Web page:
9/11

Discussion in 'Columbus Crew SC' started by Bill Archer, Sep 11, 2003.

  1. Bill Archer

    Bill Archer BigSoccer Supporter

    Mar 19, 2002
    Washington, NC
    Club:
    Columbus Crew
    Nat'l Team:
    United States
    Forgetfulness occurs when those who have been long inured to civilized order can no longer remember a time in which they had to wonder whether their crops would grow to maturity without being stolen or their children sold into slavery by a victorious foe. . . . They forget that in time of danger, in the face of the Enemy, they must trust and confide in each other, or perish.

    They forget, in short, that there has ever been a category of human experience called the Enemy. And that, before 9/11, was what had happened to us. The very concept of the Enemy had been banished from our moral and political vocabulary. An enemy was just a friend we hadn't done enough for -- yet. Or perhaps there had been a misunderstanding, or an oversight on our part -- something that we could correct.

    And this means that that our first task is that we must try to grasp what the concept of the Enemy really means.

    The Enemy is someone who is willing to die in order to kill you. And while it is true that the Enemy always hates us for a reason -- it is his reason, and not ours.
     
  2. elderado

    elderado New Member

    Mar 5, 2001
    New York City
    Couldn't agree more......

    And as a New Yorker who lives and has lived for 7 years, 3 blocks from the site there is nothing more frustrating and sad when I run into people and they don't remember. They have gone back to living their lives as if it the same world still exist.
     
  3. hangthadj

    hangthadj BigSoccer Yellow Card

    A.S. Roma
    Mar 27, 2001
    Beacon, NY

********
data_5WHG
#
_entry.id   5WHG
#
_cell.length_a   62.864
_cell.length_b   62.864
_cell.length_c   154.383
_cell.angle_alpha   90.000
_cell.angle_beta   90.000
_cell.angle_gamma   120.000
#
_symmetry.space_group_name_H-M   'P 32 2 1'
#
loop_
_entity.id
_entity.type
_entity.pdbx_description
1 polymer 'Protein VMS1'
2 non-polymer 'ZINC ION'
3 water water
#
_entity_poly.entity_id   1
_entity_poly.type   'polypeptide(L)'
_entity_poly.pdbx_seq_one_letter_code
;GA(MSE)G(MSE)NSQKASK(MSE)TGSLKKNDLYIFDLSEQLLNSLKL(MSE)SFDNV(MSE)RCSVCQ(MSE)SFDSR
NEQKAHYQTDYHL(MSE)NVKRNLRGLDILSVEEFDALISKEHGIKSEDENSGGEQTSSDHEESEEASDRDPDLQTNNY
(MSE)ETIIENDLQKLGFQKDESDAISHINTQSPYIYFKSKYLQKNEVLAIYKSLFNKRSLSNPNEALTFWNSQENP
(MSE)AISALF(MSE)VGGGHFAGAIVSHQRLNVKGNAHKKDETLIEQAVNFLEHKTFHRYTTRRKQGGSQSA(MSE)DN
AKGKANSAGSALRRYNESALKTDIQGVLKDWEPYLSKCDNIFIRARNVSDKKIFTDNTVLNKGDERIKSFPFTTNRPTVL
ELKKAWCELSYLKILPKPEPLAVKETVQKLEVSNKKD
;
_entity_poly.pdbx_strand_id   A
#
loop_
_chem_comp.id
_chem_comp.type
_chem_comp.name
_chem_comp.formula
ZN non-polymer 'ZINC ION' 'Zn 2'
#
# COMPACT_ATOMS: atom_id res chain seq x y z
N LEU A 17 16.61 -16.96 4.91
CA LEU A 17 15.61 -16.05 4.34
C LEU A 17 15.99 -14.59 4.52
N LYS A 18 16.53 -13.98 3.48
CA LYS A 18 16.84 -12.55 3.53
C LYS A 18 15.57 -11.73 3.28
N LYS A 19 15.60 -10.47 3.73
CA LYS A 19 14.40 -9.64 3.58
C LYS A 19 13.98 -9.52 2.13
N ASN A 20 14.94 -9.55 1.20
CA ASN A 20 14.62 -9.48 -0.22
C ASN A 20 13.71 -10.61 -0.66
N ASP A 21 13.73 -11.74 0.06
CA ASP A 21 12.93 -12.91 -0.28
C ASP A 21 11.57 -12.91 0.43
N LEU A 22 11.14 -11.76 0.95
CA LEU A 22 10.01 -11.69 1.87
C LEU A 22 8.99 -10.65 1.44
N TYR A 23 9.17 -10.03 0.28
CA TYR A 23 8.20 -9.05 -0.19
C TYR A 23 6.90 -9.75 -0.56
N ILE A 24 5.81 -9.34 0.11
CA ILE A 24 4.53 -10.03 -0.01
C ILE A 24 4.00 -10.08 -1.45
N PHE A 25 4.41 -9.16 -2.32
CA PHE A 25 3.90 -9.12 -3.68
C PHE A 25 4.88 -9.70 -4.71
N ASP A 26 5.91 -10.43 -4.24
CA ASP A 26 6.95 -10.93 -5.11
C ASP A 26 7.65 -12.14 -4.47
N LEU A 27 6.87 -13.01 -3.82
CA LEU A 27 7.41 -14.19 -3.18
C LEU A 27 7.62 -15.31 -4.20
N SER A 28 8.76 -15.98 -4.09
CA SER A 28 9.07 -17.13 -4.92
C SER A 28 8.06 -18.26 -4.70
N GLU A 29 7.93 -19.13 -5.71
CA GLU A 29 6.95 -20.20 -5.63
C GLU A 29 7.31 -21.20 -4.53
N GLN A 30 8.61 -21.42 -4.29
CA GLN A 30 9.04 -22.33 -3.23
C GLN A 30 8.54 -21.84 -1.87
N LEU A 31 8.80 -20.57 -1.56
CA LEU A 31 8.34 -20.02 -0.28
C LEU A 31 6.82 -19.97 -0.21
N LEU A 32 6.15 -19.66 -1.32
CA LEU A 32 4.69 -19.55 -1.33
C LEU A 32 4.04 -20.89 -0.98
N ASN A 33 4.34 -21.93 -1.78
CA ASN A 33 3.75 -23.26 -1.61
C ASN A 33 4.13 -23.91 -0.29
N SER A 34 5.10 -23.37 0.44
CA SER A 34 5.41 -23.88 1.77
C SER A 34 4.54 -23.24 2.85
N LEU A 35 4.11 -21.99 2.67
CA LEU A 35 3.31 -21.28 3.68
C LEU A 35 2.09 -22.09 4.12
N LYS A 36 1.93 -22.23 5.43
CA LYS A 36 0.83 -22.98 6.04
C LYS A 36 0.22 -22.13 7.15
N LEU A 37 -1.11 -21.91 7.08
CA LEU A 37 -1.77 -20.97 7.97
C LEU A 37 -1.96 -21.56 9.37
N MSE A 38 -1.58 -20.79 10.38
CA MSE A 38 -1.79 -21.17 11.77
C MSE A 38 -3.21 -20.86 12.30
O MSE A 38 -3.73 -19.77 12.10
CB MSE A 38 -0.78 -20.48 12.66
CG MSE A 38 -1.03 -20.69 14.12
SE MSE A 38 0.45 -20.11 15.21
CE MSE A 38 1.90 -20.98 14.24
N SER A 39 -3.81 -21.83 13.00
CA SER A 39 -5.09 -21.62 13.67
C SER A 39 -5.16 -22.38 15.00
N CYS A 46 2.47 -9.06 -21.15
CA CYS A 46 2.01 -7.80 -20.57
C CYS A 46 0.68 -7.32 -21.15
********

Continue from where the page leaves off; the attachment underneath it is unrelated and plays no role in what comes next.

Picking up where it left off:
Club:
    Columbus Crew
    Thanks, Bill.

    It's tough to be at work today, its tough to concentrate at all really. This is from the Philly Inquirer Op-ed page.

    America, too, must remember 9/11 not only as a terrible day, but a day that produced communal heroism and patriotism that should inspire generations to come.

    In the last two years, those selfless feelings have faded, been imperfectly maintained. We may have promised to volunteer more after 9/11, and only some of us did. We may have promised to be better neighbors, but now don't even know who lives next door. We may have forgotten the promise to be more alert to civic danger and yet also to defend fellow Americans who, because of their religion or nationalities, may have themselves been subject to unpardonable attack.

    This day, two years on, is the day to remember both the loss and the promises we made then. Commitment to community and America is something no terrorist can take away.
     
  4. Sneever Flion

    Sneever Flion New Member

    Oct 29, 2002
    Detroit, MI
    Unfortunately, there's nothing going on at work that could help take my mind off of the day. I'm not saying that I want to forget. Far from it.

    I don't know about you guys, but I wish that we would build a new skyscraper in the shape of the bird aimed at the eastern horizon. That should be symbol enough of what we think of those fcukers.
     
  5. Eggy

    Eggy New Member

    May 28, 1999
    CBUS
    Nothing will ever be fixed until we wipe out the whole middle east...just a fact.
     
  6. diablodelsol

    diablodelsol Member+

    Jan 10, 2001
    North Ridgeville, OH
    That is what you meant, right?
     
  7. Jay U

    Jay U New Member

    Dec 17, 1999
    Columbus
    I know I'll never forget. I remember everything about that morning very detailed. Its rather strange and eerie. September 11 happens to be my birthday and we had a big soccer game that night. I only had to drive about 3 mins to school....and I remember driving my brother's car to school that day and listening to POD " I feel so alive"...and something about the lyrics in the song combined with how oddly perfect and calm that morning seemed, casted a weird feeling on me for some reason. I remember sitting on a chair in front of a computer in tech class goofing off waiting for morning announcements. Someone told me there was news a plane hit one of the towers. I sadly laughed, thinking some yeah right...some news chopper probably hit the radio tower. Only when I checked CNN.com to see the breaking news stretched across a picture of the smoking tower did it set in. I spent the rest of the day in disbelief w. a lump in my throat glued to a TV.